Australia in the Asian Century

The fundamental shift in global economic and strategic influence from west to east, means that the ability of executives to impact across cultural boundaries and lead and work within multicultural teams is becoming critical to business success.

The Australia in the Asian Century White Paper, released on Sunday 31 October, thus calls for greater engagement with Asia by 2025.  

The white paper says: “The Asian century is an Australian opportunity. As the global centre of gravity shifts to our region, the tyranny of distance is being replaced by the prospects of proximity.

 “But Australia’s success will be based on choice, not chance. In order to succeed, we must sustain the policy settings and pathways that have served us well.

“We need to reinforce our strong social foundations, including our national institutions, our cultural diversity and our outward-looking society.”

To indicate the importance that Asia will play in the prosperity of Australia in the next 100 years, the white paper recommended that one-third of board members of the top 200 public companies in Australia must have deep experience in and knowledge of the Asian continent by 2025.

This confirms what we already know, that the economic driver to take advantage of cultural diversity becomes ever more critical in today’s global economy, in which Australian companies are progressively focusing overseas to access new markets, business opportunities and skilled staff.

The Diversity Council of Australia (DCA), in its Capitalising on Culture Report, noted that “recent events, both here and abroad, have brought into sharp relief the importance of Australian organisations effectively ‘capitalising on culture’ and adopting a culturally responsive approach to sourcing, organising and managing their human capital.”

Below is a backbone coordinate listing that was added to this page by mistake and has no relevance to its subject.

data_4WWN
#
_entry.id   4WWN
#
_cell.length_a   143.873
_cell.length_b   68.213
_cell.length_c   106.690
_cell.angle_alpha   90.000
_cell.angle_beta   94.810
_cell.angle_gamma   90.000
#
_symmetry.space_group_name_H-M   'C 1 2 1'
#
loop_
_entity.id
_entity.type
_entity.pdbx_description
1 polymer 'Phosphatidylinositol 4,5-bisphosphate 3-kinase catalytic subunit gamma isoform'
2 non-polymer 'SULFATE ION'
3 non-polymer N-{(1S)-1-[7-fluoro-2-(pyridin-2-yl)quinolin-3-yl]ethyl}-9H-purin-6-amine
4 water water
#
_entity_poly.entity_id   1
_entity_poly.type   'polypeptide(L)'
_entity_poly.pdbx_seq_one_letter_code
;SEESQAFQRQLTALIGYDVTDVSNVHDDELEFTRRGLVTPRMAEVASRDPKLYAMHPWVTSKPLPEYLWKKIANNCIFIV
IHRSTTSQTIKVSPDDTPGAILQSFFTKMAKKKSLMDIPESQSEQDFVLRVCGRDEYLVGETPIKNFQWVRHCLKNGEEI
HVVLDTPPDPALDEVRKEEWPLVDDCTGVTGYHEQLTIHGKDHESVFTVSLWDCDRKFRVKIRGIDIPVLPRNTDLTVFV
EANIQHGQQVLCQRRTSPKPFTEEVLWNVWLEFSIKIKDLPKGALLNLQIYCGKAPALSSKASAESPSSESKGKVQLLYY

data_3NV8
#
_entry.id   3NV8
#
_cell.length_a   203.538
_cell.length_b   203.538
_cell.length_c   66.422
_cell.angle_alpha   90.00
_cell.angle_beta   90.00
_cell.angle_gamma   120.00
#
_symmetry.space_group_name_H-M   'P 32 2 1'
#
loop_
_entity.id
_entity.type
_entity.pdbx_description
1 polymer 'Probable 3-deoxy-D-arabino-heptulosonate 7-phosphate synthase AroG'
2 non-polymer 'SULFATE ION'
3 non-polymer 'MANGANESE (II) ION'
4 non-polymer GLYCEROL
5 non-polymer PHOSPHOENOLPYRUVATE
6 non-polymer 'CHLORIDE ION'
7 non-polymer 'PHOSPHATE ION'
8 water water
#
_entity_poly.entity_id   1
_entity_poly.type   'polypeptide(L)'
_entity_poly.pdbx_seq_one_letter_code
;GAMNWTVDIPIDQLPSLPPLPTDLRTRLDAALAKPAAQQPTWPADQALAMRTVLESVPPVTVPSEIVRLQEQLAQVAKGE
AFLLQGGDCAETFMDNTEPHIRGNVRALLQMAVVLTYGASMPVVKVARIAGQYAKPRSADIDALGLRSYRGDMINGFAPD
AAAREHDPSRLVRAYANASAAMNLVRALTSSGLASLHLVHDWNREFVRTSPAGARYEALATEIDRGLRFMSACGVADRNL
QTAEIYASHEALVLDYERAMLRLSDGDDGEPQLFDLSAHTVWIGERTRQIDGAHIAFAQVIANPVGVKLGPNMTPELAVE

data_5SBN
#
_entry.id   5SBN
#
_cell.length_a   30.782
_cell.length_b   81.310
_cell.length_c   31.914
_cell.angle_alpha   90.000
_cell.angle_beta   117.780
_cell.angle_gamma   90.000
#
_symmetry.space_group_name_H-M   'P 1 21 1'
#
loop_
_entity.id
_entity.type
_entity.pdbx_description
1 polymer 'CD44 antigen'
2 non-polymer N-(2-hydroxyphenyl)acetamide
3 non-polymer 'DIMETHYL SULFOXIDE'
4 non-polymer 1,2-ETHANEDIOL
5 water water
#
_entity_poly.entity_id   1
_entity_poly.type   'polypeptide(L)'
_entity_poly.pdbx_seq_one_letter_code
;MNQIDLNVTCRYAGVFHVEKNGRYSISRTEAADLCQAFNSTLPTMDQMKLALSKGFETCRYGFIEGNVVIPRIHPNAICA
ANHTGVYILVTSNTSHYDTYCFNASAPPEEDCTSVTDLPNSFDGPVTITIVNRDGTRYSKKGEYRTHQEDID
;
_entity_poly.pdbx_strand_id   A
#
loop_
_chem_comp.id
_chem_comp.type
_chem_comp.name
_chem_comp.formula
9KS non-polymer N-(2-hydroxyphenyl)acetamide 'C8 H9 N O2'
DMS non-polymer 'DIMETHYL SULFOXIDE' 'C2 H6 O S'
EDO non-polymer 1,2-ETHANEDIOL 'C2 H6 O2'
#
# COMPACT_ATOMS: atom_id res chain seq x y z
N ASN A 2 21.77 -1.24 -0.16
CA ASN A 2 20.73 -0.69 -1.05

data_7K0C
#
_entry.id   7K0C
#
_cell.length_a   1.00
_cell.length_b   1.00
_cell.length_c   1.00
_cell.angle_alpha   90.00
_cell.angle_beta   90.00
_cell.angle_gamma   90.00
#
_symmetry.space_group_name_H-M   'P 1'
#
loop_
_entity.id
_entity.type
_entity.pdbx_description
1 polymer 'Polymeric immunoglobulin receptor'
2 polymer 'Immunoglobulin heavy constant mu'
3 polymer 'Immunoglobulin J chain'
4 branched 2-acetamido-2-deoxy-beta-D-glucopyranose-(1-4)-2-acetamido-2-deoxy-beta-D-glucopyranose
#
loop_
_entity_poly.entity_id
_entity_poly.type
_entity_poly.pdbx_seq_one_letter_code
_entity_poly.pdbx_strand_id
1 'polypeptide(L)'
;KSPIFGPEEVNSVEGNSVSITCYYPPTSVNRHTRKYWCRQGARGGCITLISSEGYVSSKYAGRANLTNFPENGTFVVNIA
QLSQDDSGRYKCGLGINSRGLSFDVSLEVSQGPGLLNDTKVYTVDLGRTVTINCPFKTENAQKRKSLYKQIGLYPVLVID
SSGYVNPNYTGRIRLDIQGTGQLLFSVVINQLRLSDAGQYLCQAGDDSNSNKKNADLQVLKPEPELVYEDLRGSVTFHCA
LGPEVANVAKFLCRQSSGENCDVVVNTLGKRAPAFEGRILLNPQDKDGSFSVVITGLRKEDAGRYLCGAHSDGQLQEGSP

DCA suggests that, “cultural diversity, international experience and inter-cultural capability in senior executive ranks represent invaluable assets that can generate the market insight, connections and innovation organisations need to thrive and grow in complex, local, regional and international operating environments.”

 “Organisations that are successful in the Asian century will need staff who have specific knowledge of the products and markets of Asia, along with the cultural and language capabilities needed to be active in the region,” the white paper said.

Some business representatives expressed concern about the push for increased Asian representation on boards, saying it could be turned into a requirement that would impede business freedom and performance.

The Australian Institute of Company Directors argues that “any particular target can often be counterproductive”.

QBE chair Belinda Hutchinson added that she has never been in favour of quotas, and said companies should remain free to recruit directors based on the skills and expertise most relevant to each board.

It is also a bold move given that the current level of Asian engagement in Australia is very low, according to a study by an Asialink taskforce.

Asialink’s chief executive, Jenny McGregor, said the goal was too modest and not enough. ”At least half of Australia’s top board members should have this sort of experience and exposure to Asia,” she said.